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Like fine wine, Noni rises to top at Delheim

Delheim’s new head winemaker, Noni Langa, right, was previously assistant to the winery’s veteran winemaker, Roelof Lotriet, now promoted to cellarmaster
MOVING UP: Delheim’s new head winemaker, Noni Langa, right, was previously assistant to the winery’s veteran winemaker, Roelof Lotriet, now promoted to cellarmaster

It’s a long way from Pietermaritzburg to Stellenbosch (about 1,500km by road), especially when you add a side-trip to California, on the west coast of the US. But it’s all part of the journey for Delheim’s new head winemaker, Nongcebo “Noni” Langa.

In keeping with Delheim’s slogan “worth the journey”, the family-owned Stellenbosch estate has facilitated much of her winemaking journey since she started there as an intern, promoting her to assistant winemaker and facilitating a graduate internship at a leading California winery.

Now, just shy of 30, Pietermaritzburg-born Langa has an MSc in Oenology from Stellenbosch University, is busy with wine business studies at UCT Business School and has just taken over the winemaking reins from her mentor, Roelof Lotriet, who has moved up to become Delheim cellarmaster.

She joins a line of Delheim winemakers, many mentored by late founder Spatz Sperling, including Kevin Arnold, the man with the magic cabernet sauvignon touch who created the super-premium Grand Reserve and later the iconic Waterford The Jem.

“There are great expectations, and big shoes to fill — I try not to think about it!” Langa says, laughing.

The new release 2022 Delheim Pinotage Rosé is the first of Delheim’s wines where Langa took the solo winemaking reins and she’s justifiably chuffed with the results.

Delheim pioneered the making of dry rosé, and making it with SA’s own pinotage grape, back in the 1980s and it’s become a classic of the pink wine genre.

This year’s edition is the palest, gentle pink — dry, of course — balancing just enough sugar for a smooth finish with just enough acidity for liveliness, all berries and flowers and really enjoyable.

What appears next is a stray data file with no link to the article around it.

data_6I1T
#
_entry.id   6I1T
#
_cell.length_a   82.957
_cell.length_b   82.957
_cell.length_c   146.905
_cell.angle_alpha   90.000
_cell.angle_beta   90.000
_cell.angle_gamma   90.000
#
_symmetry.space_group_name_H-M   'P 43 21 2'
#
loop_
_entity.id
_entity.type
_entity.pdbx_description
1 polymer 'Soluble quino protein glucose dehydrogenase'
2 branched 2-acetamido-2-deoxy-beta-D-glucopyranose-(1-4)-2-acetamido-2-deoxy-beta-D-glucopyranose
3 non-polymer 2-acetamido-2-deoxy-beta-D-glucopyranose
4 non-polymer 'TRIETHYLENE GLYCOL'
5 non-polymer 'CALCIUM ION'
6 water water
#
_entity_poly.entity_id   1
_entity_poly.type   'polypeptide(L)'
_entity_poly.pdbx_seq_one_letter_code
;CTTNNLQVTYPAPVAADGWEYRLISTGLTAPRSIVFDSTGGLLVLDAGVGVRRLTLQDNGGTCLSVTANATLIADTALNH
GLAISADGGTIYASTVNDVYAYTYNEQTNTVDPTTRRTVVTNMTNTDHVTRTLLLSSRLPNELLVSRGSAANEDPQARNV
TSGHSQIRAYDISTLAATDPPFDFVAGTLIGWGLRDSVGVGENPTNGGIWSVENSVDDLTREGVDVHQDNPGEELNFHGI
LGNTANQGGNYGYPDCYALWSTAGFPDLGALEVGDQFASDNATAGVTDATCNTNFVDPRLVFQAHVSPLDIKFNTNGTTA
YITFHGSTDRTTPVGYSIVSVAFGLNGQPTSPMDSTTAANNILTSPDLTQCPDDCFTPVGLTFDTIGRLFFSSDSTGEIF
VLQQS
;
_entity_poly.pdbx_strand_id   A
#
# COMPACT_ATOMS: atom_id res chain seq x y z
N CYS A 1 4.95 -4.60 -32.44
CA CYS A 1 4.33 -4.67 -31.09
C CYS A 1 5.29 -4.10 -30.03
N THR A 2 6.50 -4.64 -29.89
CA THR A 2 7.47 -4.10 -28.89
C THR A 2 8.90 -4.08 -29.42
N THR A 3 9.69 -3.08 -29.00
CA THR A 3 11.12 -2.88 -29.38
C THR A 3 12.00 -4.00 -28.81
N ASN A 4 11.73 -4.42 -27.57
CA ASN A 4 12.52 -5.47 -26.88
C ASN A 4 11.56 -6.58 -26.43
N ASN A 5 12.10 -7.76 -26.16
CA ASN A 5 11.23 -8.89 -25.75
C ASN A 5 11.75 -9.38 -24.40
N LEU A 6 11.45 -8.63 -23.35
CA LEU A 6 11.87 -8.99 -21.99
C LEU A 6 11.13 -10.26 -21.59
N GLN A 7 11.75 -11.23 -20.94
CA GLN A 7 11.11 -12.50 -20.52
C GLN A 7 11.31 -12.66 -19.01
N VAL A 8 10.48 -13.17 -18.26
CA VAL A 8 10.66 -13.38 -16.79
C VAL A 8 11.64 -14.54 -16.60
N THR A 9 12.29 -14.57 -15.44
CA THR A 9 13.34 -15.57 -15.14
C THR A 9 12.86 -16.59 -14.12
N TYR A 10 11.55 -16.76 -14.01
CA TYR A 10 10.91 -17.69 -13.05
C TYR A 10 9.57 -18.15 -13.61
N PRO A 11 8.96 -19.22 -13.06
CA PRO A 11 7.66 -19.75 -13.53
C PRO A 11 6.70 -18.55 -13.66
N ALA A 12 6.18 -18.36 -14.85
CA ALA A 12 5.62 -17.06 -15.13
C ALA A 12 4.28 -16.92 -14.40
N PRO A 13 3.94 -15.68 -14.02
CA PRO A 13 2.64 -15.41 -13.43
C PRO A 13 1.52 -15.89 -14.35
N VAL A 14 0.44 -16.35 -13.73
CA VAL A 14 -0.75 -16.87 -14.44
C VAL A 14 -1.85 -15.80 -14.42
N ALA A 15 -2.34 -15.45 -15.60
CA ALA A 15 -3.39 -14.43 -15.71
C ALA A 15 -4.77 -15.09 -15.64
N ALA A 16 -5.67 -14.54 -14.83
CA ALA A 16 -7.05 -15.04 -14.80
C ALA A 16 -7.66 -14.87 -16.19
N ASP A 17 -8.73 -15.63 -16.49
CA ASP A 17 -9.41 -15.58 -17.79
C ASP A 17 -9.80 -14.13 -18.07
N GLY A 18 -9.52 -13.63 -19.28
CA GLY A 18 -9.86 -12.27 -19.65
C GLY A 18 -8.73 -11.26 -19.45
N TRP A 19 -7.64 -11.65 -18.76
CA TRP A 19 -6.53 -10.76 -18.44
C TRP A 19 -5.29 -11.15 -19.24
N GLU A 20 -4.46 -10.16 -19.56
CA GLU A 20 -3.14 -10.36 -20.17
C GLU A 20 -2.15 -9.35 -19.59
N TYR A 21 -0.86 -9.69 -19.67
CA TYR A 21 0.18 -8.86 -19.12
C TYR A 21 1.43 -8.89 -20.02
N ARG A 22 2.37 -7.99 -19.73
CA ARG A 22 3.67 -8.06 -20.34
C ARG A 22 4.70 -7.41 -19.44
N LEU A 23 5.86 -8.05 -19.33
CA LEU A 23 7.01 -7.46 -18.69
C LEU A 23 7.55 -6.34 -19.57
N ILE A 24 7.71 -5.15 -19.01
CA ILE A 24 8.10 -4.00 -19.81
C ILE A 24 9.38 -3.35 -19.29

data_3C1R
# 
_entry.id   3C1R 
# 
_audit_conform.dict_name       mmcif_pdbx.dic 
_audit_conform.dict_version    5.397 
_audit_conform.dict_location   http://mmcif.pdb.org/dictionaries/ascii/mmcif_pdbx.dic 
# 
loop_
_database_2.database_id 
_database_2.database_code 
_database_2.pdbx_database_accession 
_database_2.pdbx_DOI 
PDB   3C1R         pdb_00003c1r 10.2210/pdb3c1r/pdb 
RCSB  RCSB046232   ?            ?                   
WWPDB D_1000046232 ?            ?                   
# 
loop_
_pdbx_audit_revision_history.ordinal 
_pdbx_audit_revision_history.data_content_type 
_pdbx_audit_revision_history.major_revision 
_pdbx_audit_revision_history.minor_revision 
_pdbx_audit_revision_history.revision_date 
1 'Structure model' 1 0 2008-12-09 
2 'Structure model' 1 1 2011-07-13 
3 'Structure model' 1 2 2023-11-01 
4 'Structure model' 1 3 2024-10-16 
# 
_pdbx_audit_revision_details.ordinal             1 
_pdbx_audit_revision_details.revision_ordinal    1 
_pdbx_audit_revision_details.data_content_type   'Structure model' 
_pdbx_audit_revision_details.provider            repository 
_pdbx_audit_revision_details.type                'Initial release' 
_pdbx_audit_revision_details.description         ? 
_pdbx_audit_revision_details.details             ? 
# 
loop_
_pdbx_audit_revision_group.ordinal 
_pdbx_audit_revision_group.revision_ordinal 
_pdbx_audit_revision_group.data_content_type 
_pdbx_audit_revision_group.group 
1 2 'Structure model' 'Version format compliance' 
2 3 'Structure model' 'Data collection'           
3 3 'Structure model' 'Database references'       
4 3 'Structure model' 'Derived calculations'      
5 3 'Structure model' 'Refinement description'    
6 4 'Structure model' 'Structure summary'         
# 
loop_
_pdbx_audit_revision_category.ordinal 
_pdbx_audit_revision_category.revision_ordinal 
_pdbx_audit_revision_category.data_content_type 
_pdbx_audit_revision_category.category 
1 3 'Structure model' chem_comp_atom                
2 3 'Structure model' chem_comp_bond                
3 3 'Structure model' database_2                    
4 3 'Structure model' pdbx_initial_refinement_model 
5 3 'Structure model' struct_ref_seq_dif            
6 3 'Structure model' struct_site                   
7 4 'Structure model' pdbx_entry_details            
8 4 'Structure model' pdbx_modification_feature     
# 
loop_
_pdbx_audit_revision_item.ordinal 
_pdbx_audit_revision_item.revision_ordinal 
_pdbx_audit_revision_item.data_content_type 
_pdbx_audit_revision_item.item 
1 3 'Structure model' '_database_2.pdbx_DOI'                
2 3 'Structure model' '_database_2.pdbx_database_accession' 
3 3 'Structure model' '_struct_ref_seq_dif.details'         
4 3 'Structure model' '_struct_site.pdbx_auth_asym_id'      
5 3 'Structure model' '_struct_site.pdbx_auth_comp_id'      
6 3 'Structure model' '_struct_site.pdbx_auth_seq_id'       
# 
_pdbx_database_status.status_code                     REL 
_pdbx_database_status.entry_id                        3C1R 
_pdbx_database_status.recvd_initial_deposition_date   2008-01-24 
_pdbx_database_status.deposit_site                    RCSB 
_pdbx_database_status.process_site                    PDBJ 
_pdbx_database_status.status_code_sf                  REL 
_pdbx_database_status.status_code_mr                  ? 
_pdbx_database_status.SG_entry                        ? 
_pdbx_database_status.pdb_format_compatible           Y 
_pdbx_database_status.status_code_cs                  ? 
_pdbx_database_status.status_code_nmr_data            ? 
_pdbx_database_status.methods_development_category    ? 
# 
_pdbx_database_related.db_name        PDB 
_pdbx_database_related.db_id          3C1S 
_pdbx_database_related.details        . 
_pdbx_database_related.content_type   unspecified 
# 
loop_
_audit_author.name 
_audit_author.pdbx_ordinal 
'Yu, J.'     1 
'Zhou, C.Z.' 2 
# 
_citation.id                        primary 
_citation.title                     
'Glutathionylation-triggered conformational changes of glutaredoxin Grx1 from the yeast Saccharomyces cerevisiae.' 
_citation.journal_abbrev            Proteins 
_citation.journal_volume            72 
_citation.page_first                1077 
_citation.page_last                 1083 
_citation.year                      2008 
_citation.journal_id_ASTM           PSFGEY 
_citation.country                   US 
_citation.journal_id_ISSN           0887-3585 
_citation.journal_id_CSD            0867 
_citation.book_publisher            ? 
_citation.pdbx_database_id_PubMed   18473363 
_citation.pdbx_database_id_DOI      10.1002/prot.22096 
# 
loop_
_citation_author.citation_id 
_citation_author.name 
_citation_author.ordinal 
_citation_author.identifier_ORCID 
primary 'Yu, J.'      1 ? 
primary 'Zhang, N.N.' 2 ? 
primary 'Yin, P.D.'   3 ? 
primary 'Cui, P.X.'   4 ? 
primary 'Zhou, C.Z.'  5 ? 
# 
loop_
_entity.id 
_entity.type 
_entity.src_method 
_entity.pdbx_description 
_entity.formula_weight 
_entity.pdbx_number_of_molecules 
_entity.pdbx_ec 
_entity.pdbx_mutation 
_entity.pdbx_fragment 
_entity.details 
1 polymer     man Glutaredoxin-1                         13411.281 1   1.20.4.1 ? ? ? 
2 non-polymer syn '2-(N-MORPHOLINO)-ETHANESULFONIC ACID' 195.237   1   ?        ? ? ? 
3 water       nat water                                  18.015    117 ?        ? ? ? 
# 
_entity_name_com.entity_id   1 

“It’s light but full of flavour, totally quaffable. Lovely in summer for every day after work,” Langa says.

So which of Delheim’s other wines does the winemaker herself most enjoy and recommend?

  • To pick up on the way home and open while making dinner, “definitely our Shiraz Cabernet Sauvignon 2020, made for accessible enjoyable drinking now, but it can also age another two to four years, and it over-delivers on price”.

The wine is juicy with fruit intensity and warm spice notes, velvety texture, and she’s right, it’s perfect everyday drinking at about R80 to R90.

  • For winter and pizza, she calls on Delheim Merlot 2019 — a fruit-driven style, with fleshy dark fruit flavours backed by subtle oak spice and cigar box notes, and silky tannins that won’t fight with the tomato and bold flavours of your favourite pizza.
  • Special occasions? “If I’m wanting to impress, I’ll show up with our flagship white, Chardonnay sur Lie. The current vintage is 2021 and still a bit shy, but this wine opens up beautifully with a bit of age — the 2019 is amazing right now. We keep the wine in the cellar as long as we can to give it a bit of time, but the market demand is such that it just flies out.”

The ultimate wine with which to impress, she says, is Delheim Grand Reserve — the exceptional bordeaux-blend flagship that is only made in vintages when the grapes are suitably exceptional.

“I took the remains of a bottle home after a work tasting and it just got more enjoyable a day after opening.

“I enjoyed it while I was cooking and listening to music, because my philosophy is to enjoy wine wherever and however you like — don’t be intimidated by grand names and pedigrees.”

Cheers to that unpretentious approach to wine, and to Langa’s adding her flavour to the Delheim pedigree.



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